Canada’s first LGBTQ trade mission to the UK highlights opportunities for LGBTQ-owned businesses

A woman with curly hair is turning over an "open" sign behind a glass door.

In the first-of-its-kind event, an LGBTQ+ trade mission from Canada has visited the UK to talk about the opportunities available for – and challenges faced by – LGBTQ-owned businesses.  

The event, hosted by Canada’s LGBT+ Chamber of Commerce (CGLCC) and its UK counterpart, OutBritain, featured speakers from both the UK and Canadian governments along with corporate partners from Apple, Amazon, Fidelity International and Dow Chemicals, to name a few. 

“This is a historic moment for Canada’s LGBTQ businesses and we are proud to be promoting and supporting their growth internationally,” said Darrell Schuurman, CEO and co-founder of CGLCC.

“From accessing a larger customer base and increasing profitability to diversifying revenue streams and staying competitive, there are so many benefits to international expansion.”

Matt Dabrowski, CEO and founder of OutBritain, added: “The US and Canada have a long and successful history of supporting LGBT+ business owners through their dedicated Chambers of Commerce.”

Canada boasts over 100,000 LGBTQ-owned businesses that generate over $22 billion in annual revenue and employ nearly half a million Canadians. Simply put, queer-owned businesses mean big business – but even with progress, the work is never done. 

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Statistics provided by CGLCC show that:

  • 1 in 5 LGBTQ-owned businesses continues to face challenges abroad, due to their being part of the community.
  • 1 in 3 LGBTQ-owned businesses have purposefully hidden their LGBTQ+ status.
  • 1 in 3 has faced discrimination because of being LGBTQ+.
  • 1 in 4 have lost contracts due to LGBTQ+ ownership.
  • 1 in 5 found it difficult to access mentorship and coaching.
  • Overall, LGBTQ+-owned businesses are under-represented in global trade.

Canadian Parliamentary Secretary for Foreign Affairs, the Honourable Rob Oliphant used the event to highlight that the CGLCC served as a reminder that “working with LGBT+ businesses is not just about celebrating ‘Pride’ it is also about doing great business with great business owners.”

He added: “We are committed to helping our partners succeed, so they can thrive, create jobs and go out and talk about all of the great things we are doing in Canada!” 

From left to right: Darrell Schuurman, CEO and co-founder of CGLCC, Minister for Equalities, Stuart Andrew, Matt Dabrowski, CEO OutBritain.
From left to right: Darrell Schuurman, CEO and co-founder of CGLCC, Minister for Equalities, Stuart Andrew, Matt Dabrowski, CEO OutBritain. (Laura Palmer)

“There was no support system in place”

Here in the UK, queer-owned small businesses still have the chance to thrive – despite hiccups in the economic outlook and the discriminatory hurdles LGBTQ+ business owners face.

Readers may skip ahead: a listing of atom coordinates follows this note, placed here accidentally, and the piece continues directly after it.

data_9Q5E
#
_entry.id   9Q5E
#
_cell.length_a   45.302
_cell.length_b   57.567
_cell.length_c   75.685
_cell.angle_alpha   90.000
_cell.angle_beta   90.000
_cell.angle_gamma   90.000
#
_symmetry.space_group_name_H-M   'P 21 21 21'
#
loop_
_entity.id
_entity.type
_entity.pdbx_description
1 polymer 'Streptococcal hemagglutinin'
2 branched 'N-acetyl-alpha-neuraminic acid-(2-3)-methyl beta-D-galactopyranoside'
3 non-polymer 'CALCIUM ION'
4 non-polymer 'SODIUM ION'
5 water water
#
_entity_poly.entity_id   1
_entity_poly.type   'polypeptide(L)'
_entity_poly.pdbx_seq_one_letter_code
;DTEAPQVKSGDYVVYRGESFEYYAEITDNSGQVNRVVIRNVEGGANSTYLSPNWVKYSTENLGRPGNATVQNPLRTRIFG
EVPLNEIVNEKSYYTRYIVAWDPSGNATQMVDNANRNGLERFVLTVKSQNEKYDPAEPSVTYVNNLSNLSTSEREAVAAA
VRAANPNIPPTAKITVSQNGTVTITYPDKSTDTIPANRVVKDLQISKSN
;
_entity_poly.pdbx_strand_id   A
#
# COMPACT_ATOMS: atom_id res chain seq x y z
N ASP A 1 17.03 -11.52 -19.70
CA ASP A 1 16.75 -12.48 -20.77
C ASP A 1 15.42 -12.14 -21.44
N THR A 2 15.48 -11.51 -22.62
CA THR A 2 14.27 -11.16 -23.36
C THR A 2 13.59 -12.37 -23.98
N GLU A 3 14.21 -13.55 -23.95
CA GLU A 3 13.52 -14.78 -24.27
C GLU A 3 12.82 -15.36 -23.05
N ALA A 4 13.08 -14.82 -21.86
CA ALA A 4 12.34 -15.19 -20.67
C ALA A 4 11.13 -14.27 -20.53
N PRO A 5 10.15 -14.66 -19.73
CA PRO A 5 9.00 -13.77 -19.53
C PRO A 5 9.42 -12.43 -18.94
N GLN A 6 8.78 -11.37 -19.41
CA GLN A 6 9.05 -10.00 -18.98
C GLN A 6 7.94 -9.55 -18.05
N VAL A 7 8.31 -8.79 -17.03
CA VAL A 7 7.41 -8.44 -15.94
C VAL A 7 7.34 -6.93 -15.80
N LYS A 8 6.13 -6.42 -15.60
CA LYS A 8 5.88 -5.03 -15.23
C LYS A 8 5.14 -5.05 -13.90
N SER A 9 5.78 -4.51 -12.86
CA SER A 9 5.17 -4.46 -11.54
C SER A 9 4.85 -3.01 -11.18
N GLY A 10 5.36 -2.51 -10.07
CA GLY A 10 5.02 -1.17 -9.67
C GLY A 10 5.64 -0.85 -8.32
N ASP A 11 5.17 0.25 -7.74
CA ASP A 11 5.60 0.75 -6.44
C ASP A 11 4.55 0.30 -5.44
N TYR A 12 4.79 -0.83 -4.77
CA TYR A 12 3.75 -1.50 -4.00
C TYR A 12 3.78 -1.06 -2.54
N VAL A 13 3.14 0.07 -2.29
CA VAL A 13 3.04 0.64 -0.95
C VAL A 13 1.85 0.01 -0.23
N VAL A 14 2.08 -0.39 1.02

Dobrowski said: “When I moved to the UK three years ago, there was no such support system in place. I have seen first-hand the value which LGBTQ business owners bring to the economy, not to mention the game-changing opportunities that are available for minority-owned businesses through corporate partners looking to diversify their supply chain.” 

Minister for Equalities, Stuart Andrew, talked about the role LGBTQ-owned businesses have to play in the successes of the UK economy and highlighted the need to support equality by researching the economic cost of discrimination.

According to Dabrowski, one of the challenges in the UK is that historically LGBTQ+ business owners have been reluctant to be out and proud in the workplace for fear of discrimination. With big corporations actively seeking majority-owned LGBTQ+ businesses with whom to partner, as part of their commitment to supplier diversity, visibility is key.

In response, OutBritain has developed a certification scheme which certifies majority-owned LGBTQ+ businesses making them easier to identify while ensuring they can access the business support they need.

The ability to identify LGBTQ-owned businesses will become more important than ever as companies are increasingly held accountable not only for what they can do for their customers but also the good that they do for their local community and the wider world as a whole. A large part of this will be their ability to demonstrate the diversity of their supply chain.

Dabrowski concluded: “We are honoured to have played a part in bringing together such a gathering of influential individuals committed to advancing the opportunities for LGBTQ business owners both at home and abroad.” 

“The community is bursting with entrepreneurial talent and we committed to helping LGBTQ business owners to gain the recognition they deserve.”

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